ELF POWER 4/16, SCHUBAS On its sixth album, Walking With the Beggar Boys (Orange Twin), this Athens band dials back its former psychedelic splendor and a sadness flows into the vacated space: songs like “Drawing Flies” and “Empty Pictures,” with their world-weary banjo, have some real dust and calluses on them, and the occasional burst of trippy keyboard or fey Marc Bolan-ism sounds hard earned. For all the virtues of simple, straightforward pop, though, these guys were actually hookier the old way. ASYLUM STREET SPANKERS 4/17, SCHUBAS This venerable Austin band plays swing, boogie-woogie, hot jazz, and almost any other high-energy vintage style you can name; the players’ scary technique and ear for detail–Christina Marrs’s gun-moll mewl is a show in itself–help keep them (mostly) on the good side of cutesy. On their new Mercurial (Spanks-a-Lot), oldies by the B-52’s, the Beastie Boys, and Black Flag get the same vigorous treatment as warhorses like “Shine On Harvest Moon” and “Got My Mojo Workin’.” It’s almost like they’re running an Underwriters Laboratory for songs, finding out how each one withstands being stripped down, tricked out, even mashed up–or you tell me what that bit of “People Who Died” is doing in “Tight Like That.” OLD CROW MEDICINE SHOW 4/18, BORDERS IN UPTOWN; SUBTERRANEAN Out of Ithaca by way of a stop in Nashville–where David Rawlings and Gillian Welch lent hands to the new O.C.M.S. (Nettwerk America)–this five-piece string band plays the hillbilly blues with a studied authenticity that sets off the studio polish nicely. I’m not yet convinced they’re really all that special, particularly with competitors like the Hackensaw Boys and the Tarbox Ramblers out there, but there’s a promising audacity in the earnest originals (one’s about Vietnam, another’s about slavery) and in the stomping fiddlized version of Dylan’s “Wagon Wheel.” But if these guys don’t recognize A Mighty Wind as their own personal cautionary tale they’re in trouble. BILLY CORGAN 4/19, METRO Billy Corgan’s been busy lately–bringing his diva act to a poetry scene that had plenty to start with, spewing adolescent I-really-didn’t-want-to-bring-this-up-in-public-but bile at ex-bandmates in his blog, and generally carrying on in interviews as if every whorl of his navel were newsworthy. But really, isn’t it a bit pointless to be hatin’ on a rock star for acting like one? You might as well get mad at a dog for rolling in gross dead things. This solo show–finally, no one else to blame–will feature the set of Chicago-centric material Corgan’s been sneak-previewing here and there. It’s sold-out. SEBADOH 4/20, ABBEY PUB It’s only been five years, guys–we hadn’t started missing you yet. I’m all in favor of second acts for anyone whose early success wasn’t based on looking good in spandex, but reasons to doubt the vitality of this incarnation include: the duo-plus-prerecorded-percussion format, the lack of anything mind-blowing from either Lou Barlow or Jason Loewenstein on the solo front, and their steadfast waffling on the new-album question. Maybe this really is the beginning of a new era for the band, or maybe it’ll just remind them why they stopped playing together in the first place. NEIL INNES 4/21, MARTYRS’ A founder of British art-comedy-rock group the Bonzo Dog Band and de facto music director for the Monty Python troupe, Neil Innes is probably best known for costarring in–and writing the Beatles-parody songs for–Eric Idle’s 1978 mockumentary The Rutles: All You Need Is Cash, which belongs just above or below This Is Spinal Tap atop the list of funniest music movies ever. For this, his first midwestern tour, he’ll focus heavily on the Rutles catalog, though I’m sure he’ll offer up a verse or two of “Brave Sir Robin” if asked nicely. NEED NEW BODY 4/22, FIRESIDE BOWL UFO (File Thirteen), the second album from this wildly inventive kitchen-sink band, isn’t suitable as background music for anything; it demands your immersion in its bouncing, restless sound world. “Moondear” is naked and tender; then “Popfest” sheds gravity altogether, borrowing from Devo and Sonic Youth in a friendly aerobicized skronk with a mad pumping beat.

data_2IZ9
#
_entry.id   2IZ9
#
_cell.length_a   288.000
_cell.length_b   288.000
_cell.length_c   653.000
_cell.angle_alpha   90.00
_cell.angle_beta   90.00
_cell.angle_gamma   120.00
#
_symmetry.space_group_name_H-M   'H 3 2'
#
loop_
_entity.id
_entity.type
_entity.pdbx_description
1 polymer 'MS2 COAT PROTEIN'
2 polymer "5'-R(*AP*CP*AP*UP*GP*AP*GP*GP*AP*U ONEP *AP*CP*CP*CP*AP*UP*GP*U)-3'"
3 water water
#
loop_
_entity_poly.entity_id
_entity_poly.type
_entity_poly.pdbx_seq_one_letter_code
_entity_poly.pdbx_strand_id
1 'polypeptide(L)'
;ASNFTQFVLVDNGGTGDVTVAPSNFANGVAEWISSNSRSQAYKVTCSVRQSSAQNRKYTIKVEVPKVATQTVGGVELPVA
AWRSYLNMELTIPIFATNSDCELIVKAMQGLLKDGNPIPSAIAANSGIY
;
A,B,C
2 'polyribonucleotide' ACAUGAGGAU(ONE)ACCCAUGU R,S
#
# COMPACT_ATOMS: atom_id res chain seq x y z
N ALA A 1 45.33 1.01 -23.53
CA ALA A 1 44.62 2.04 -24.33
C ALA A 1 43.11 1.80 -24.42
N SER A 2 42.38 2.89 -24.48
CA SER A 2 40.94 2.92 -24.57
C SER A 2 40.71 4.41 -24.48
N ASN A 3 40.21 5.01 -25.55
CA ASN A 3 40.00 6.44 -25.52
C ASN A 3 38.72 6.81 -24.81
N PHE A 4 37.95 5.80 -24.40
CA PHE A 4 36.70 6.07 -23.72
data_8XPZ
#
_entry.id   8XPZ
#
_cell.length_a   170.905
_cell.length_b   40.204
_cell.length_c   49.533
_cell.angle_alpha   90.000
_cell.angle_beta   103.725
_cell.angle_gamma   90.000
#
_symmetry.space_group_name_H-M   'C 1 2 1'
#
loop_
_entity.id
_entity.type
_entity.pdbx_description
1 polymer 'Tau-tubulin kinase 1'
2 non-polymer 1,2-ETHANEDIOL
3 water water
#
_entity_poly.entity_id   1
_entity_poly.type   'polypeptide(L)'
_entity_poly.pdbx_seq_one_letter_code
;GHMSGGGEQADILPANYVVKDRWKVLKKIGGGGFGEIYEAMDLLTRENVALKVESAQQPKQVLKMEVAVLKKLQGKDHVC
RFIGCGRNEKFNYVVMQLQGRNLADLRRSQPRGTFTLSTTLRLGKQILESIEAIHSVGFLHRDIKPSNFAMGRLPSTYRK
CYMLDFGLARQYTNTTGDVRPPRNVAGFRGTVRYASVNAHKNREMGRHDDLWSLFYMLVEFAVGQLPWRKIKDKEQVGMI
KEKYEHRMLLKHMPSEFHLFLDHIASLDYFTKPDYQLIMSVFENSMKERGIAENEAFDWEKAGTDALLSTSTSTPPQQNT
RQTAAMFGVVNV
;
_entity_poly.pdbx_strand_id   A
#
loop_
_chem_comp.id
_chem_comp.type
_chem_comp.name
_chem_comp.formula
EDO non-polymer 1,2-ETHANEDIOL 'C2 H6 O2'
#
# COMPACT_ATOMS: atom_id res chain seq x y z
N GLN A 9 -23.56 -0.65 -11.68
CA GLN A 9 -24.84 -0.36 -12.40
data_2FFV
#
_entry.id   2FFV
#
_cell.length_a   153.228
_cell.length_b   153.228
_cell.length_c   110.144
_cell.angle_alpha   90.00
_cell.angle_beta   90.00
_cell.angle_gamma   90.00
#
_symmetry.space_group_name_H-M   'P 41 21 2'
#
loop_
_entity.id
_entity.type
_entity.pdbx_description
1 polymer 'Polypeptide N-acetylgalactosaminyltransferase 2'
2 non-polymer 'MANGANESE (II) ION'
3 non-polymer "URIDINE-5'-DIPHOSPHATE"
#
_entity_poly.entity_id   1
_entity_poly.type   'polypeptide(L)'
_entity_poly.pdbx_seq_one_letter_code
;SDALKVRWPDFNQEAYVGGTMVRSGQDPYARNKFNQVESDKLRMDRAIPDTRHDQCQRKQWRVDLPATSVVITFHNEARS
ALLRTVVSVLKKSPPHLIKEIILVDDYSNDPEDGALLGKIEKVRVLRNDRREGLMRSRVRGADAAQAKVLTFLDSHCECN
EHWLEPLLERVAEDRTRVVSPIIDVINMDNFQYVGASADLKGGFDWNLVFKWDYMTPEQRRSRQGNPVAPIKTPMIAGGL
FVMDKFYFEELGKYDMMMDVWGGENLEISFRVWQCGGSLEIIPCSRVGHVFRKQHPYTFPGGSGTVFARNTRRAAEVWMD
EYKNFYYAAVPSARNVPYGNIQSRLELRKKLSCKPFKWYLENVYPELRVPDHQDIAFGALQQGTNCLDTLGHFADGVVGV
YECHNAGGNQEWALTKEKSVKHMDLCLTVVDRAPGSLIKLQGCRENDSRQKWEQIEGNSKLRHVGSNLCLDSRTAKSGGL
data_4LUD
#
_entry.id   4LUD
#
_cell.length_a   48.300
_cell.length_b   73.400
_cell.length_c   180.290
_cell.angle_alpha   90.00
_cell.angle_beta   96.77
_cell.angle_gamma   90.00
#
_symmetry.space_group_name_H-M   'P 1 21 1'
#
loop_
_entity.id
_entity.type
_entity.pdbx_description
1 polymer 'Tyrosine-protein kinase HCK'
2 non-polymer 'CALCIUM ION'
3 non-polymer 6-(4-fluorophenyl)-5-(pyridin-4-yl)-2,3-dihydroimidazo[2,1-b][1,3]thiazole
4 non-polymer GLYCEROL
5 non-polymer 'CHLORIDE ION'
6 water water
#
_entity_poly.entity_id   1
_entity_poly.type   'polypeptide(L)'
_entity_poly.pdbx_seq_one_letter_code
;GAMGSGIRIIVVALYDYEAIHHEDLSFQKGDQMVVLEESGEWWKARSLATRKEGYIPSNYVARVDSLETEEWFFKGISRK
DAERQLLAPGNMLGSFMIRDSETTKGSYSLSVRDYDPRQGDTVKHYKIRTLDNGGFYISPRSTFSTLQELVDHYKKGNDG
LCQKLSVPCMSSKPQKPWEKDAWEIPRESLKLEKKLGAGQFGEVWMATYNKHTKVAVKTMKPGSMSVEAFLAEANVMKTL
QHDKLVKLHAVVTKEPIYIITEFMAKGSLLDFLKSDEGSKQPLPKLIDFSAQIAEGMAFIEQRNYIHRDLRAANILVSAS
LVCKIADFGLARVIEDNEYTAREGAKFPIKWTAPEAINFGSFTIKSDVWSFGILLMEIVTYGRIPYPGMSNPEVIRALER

Art accompanying story in printed newspaper (not available in this archive): photo/Jason Thrasher.